These assumptions seem daunting, but they are misguided. First, while Hamas, the militant Islamists who control Gaza, and Israel’s ultra-rightists, who drive the settlement enterprise, are rising in popularity, the reason is not their ideologies, but young people’s despair over the occupation’s grinding violence.
Last month, a poll by the S. Daniel Abraham Center for Middle East Peace, based in Washington, found that two-thirds of Israelis would support a two-state deal, but that more than half of even left-of-center Israelis said Mr. Abbas could not reach binding decisions to end the conflict. The same month, the Palestinian Center for Policy and Survey Research, in Ramallah, found that 52 percent of Palestinians favored a two-state resolution (a drop from three-quarters in 2006, before two Israeli clashes over Gaza). But two-thirds judged the chance of a fully functional Palestinian state in the next five years to be low or nonexistent. In short, moderates on both sides still want peace, but first they need hope.
Second, the status quo is not a path to a one-state solution, but to Bosnian-style ethnic cleansing, which could erupt as quickly as the Gaza fighting did last year and spread to Israeli Arab cities. Right-wing Israelis and Hamas leaders alike are pushing for a cataclysmic fight. Mr. Abbas, whose Fatah party controls the West Bank, has renounced violence, but without signs of a viable diplomatic path he cannot unify his people to support new talks. If his government falls apart, or if the more Palestinian territory is annexed (as right-wing Israeli want), or if the standoff in Gaza leads to an Israeli ground invasion, bloodshed and protests across the Arab world will be inevitable. Such chaos might also provoke missiles from Hezbollah, the Iranian-backed Shiite militant group based in Lebanon.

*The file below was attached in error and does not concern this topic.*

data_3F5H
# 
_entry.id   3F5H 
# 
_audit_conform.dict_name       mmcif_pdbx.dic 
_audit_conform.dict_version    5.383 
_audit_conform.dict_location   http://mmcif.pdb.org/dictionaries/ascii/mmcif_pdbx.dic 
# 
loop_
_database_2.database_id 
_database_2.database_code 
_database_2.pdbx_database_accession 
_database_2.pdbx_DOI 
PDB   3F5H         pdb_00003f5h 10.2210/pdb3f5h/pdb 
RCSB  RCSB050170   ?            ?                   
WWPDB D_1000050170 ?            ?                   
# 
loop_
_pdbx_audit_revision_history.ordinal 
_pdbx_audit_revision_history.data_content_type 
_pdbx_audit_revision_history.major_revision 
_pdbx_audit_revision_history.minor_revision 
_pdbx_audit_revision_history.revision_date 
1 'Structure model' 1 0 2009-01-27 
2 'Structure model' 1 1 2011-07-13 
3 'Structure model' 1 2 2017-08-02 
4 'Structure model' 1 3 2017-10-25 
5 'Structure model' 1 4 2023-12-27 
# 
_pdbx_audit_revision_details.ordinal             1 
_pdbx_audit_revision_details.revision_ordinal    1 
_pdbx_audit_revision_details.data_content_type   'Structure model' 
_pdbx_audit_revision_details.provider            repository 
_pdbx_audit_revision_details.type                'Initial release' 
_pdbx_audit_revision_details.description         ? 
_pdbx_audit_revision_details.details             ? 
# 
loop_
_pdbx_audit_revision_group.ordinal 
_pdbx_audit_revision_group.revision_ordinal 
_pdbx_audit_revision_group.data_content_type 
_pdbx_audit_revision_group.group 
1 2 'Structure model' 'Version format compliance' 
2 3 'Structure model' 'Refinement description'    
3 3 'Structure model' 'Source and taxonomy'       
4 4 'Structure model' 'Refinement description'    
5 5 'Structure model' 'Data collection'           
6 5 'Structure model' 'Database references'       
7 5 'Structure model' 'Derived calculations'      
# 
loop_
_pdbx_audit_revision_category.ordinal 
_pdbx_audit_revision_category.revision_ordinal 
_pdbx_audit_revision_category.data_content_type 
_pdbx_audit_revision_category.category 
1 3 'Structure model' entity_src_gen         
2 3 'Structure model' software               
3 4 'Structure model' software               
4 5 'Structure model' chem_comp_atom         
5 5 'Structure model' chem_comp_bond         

Third, the Palestinian state is not a Fatah-imposed fiction, but a path toward economic development, backed by international diplomacy and donations, that most Palestinians want to succeed. It has a $4 billion economy; an expanding network of entrepreneurs and professionals; and a banking system with about $8 billion in deposits. A robust private sector can develop if given a chance.